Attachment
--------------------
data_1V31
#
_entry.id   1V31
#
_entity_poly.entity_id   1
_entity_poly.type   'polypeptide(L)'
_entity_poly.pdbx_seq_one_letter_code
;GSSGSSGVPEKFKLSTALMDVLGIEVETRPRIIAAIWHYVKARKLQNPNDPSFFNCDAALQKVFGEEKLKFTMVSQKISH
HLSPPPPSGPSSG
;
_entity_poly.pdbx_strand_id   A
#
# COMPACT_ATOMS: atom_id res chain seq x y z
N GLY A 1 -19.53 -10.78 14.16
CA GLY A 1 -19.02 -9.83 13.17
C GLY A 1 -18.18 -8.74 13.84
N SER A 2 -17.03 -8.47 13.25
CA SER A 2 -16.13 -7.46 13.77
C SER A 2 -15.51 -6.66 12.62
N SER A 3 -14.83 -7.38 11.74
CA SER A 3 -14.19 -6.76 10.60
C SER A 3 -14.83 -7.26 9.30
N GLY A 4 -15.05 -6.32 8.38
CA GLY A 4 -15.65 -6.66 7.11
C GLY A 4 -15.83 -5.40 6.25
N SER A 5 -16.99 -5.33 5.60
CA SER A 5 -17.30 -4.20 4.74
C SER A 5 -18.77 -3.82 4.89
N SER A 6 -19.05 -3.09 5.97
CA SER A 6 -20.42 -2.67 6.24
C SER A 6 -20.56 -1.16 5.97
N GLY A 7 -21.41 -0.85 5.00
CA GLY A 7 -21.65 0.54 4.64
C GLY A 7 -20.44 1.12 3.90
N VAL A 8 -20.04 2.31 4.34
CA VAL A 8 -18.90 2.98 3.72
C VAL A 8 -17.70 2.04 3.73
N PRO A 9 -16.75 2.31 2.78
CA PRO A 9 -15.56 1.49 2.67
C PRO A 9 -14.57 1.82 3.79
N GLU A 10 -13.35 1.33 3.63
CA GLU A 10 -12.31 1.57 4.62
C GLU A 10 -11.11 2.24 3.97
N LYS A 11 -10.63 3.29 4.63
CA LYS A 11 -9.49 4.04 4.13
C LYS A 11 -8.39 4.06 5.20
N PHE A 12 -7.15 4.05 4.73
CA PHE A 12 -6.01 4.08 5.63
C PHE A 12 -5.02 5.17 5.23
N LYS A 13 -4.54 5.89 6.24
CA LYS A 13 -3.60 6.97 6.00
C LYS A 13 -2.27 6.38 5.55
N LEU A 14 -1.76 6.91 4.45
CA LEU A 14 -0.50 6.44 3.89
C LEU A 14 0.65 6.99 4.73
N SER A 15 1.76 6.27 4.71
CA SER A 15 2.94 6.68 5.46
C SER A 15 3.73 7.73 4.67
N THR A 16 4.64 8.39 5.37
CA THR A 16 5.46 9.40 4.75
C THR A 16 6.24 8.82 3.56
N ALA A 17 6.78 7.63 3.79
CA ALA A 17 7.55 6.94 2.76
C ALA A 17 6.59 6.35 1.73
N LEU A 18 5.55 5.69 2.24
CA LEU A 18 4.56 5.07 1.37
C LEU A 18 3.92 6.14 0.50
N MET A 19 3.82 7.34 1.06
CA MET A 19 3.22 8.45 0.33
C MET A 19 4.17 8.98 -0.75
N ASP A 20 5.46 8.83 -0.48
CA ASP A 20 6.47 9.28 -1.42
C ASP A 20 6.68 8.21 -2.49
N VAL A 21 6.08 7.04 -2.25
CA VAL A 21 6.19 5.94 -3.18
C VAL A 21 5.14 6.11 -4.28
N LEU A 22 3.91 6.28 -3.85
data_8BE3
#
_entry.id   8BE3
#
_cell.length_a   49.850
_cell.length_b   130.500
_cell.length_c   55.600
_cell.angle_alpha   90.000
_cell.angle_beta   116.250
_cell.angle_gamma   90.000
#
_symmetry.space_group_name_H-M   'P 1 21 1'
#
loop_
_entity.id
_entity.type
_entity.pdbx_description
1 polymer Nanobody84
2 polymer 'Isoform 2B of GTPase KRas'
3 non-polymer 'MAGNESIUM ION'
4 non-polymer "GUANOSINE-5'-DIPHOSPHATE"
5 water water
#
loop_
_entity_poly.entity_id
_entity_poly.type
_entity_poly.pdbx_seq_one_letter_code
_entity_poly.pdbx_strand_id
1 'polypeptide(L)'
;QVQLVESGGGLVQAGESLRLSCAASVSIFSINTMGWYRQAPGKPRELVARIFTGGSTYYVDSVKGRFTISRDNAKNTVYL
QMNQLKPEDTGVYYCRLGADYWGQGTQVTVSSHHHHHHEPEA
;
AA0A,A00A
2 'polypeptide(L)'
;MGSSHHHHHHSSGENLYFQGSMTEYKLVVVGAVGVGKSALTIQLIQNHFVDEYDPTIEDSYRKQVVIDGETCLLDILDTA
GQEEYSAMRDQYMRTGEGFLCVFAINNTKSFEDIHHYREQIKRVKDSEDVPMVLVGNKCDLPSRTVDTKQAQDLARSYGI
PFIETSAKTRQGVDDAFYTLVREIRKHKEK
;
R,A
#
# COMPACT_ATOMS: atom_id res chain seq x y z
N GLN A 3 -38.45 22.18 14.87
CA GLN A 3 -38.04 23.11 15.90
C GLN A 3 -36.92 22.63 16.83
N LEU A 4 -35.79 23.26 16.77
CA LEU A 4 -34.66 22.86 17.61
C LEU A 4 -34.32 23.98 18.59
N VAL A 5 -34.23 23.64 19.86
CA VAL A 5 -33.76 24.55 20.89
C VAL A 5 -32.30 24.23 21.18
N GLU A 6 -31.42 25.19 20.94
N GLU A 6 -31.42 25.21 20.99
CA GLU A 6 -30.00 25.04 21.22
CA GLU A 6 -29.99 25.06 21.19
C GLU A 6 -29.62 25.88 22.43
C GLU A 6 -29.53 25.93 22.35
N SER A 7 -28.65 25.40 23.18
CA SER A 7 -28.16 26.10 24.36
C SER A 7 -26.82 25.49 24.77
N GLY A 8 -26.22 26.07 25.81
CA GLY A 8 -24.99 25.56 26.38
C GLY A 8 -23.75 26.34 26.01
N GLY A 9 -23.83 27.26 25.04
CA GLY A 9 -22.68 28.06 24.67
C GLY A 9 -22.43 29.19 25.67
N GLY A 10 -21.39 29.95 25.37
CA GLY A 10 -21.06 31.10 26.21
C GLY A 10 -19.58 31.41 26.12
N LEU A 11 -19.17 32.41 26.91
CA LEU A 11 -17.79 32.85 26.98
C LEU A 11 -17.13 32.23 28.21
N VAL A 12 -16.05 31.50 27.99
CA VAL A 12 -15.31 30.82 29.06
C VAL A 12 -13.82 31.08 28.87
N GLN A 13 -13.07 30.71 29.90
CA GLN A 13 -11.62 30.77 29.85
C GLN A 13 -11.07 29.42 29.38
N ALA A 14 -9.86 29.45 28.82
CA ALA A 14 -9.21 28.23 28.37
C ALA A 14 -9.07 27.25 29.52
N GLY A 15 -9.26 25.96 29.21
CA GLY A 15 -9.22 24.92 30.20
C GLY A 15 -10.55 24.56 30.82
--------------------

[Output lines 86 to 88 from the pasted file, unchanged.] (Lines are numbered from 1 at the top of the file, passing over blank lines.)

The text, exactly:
_cell.angle_beta   116.250
_cell.angle_gamma   90.000
#